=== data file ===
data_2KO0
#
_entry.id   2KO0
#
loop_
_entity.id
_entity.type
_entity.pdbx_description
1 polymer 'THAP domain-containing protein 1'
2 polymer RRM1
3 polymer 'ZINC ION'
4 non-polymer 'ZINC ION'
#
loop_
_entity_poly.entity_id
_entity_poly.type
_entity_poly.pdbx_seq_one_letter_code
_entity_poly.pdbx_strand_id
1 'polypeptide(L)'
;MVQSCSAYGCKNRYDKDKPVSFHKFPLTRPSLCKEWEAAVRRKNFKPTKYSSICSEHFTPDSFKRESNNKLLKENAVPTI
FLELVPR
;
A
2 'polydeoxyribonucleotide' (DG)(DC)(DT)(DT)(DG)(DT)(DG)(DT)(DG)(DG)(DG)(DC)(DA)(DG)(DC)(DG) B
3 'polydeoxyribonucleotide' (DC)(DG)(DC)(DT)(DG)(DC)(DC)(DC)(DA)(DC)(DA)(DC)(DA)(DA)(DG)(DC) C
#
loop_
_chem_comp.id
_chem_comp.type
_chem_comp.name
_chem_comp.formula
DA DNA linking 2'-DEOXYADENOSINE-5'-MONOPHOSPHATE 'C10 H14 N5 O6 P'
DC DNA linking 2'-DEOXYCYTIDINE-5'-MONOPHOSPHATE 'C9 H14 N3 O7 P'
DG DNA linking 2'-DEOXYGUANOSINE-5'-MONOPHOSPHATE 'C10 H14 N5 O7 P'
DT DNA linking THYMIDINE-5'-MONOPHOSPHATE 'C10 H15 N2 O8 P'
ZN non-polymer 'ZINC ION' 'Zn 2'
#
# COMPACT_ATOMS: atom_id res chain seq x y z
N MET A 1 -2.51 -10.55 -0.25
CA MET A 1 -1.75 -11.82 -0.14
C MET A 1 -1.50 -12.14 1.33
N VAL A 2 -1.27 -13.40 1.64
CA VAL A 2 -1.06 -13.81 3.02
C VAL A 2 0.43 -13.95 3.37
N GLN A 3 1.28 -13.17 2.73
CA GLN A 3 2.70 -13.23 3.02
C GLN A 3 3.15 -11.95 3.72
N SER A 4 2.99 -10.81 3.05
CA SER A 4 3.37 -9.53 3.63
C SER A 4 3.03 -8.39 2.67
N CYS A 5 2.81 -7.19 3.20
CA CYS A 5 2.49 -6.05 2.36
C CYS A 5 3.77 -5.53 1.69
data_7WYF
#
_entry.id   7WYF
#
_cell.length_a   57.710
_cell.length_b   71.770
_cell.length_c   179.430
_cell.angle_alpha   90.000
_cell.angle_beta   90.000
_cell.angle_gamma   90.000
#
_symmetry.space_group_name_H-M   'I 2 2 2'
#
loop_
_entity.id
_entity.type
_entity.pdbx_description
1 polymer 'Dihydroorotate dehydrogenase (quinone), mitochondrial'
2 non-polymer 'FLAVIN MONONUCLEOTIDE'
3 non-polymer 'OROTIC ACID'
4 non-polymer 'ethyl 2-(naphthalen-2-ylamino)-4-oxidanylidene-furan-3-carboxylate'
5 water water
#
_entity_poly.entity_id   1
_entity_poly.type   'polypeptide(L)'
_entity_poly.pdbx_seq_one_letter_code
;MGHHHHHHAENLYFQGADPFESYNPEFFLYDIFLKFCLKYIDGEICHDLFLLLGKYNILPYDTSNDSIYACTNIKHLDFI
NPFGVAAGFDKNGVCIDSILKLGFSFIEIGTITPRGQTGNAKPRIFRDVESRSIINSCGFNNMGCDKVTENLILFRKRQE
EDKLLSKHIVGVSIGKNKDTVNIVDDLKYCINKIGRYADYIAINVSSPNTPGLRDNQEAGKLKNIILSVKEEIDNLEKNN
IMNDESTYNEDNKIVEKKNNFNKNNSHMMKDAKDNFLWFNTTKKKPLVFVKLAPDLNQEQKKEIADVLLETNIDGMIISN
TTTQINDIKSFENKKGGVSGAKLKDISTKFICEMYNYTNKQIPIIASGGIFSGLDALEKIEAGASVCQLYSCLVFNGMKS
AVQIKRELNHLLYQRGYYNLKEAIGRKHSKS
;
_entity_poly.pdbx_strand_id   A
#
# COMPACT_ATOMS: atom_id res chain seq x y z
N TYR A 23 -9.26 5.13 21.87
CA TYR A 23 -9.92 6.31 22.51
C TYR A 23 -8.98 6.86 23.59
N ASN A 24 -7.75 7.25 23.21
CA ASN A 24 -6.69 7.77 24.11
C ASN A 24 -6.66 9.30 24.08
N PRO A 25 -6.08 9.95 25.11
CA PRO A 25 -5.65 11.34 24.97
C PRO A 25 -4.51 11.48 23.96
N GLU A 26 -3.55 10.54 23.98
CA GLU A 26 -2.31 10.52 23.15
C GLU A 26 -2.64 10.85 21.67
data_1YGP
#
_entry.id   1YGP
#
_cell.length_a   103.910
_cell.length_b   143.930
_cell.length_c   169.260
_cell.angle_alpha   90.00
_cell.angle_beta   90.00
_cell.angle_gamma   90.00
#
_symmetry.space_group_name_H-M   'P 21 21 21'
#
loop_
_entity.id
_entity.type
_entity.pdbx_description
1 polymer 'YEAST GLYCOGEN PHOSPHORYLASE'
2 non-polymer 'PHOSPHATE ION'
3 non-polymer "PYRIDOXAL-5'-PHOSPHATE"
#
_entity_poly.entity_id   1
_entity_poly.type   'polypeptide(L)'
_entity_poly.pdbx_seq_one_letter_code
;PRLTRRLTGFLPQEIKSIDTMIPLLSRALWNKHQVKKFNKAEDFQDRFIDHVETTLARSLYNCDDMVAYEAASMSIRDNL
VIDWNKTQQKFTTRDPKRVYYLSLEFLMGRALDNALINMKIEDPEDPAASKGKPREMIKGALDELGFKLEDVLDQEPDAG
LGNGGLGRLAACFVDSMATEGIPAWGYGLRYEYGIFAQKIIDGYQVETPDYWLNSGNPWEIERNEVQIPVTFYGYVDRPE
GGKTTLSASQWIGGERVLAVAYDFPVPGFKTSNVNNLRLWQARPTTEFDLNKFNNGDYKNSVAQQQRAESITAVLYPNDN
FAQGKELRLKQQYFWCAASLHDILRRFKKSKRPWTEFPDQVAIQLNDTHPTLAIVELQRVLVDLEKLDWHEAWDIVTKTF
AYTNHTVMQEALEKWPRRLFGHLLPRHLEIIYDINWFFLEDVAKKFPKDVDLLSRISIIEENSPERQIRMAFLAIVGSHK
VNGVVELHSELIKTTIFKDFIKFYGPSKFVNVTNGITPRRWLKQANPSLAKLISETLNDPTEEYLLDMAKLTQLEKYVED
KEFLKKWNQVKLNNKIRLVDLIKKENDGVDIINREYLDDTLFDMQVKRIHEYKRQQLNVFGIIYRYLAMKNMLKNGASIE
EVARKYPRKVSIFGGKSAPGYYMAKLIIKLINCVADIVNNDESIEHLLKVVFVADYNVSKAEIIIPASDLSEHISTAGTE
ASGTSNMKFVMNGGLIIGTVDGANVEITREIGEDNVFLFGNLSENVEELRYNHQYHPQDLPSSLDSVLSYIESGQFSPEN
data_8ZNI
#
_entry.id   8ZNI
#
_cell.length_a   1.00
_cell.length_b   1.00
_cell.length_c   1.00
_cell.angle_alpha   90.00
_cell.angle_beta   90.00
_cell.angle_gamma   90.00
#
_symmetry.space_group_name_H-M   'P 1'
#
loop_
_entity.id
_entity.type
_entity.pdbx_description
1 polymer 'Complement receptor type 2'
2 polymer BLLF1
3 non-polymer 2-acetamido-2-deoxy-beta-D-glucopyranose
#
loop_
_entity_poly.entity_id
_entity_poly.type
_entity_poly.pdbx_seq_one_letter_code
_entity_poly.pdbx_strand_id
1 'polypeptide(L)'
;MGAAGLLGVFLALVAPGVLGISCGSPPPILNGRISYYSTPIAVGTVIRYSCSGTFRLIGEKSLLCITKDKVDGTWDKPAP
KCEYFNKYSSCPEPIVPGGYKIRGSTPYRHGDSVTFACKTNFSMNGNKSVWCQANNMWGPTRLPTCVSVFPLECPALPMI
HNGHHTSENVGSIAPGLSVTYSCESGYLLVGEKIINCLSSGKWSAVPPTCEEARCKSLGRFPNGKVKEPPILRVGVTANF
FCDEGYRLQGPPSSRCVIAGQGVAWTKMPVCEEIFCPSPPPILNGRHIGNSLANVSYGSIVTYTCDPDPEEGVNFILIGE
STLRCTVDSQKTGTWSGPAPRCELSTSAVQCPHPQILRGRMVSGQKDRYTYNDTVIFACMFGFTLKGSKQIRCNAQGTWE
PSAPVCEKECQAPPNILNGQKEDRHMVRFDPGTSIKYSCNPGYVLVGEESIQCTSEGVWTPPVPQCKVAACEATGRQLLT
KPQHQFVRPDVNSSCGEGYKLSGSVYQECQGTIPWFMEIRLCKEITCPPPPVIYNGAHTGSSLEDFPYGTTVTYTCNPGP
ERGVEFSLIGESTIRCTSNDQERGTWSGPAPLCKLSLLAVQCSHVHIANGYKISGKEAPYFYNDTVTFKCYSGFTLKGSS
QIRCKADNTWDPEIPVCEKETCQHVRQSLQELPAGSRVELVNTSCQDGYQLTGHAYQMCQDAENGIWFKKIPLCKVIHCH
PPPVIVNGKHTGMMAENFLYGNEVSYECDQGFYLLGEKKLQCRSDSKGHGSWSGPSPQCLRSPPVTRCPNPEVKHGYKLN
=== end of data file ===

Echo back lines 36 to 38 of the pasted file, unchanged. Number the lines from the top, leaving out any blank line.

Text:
ZN non-polymer 'ZINC ION' 'Zn 2'
#
# COMPACT_ATOMS: atom_id res chain seq x y z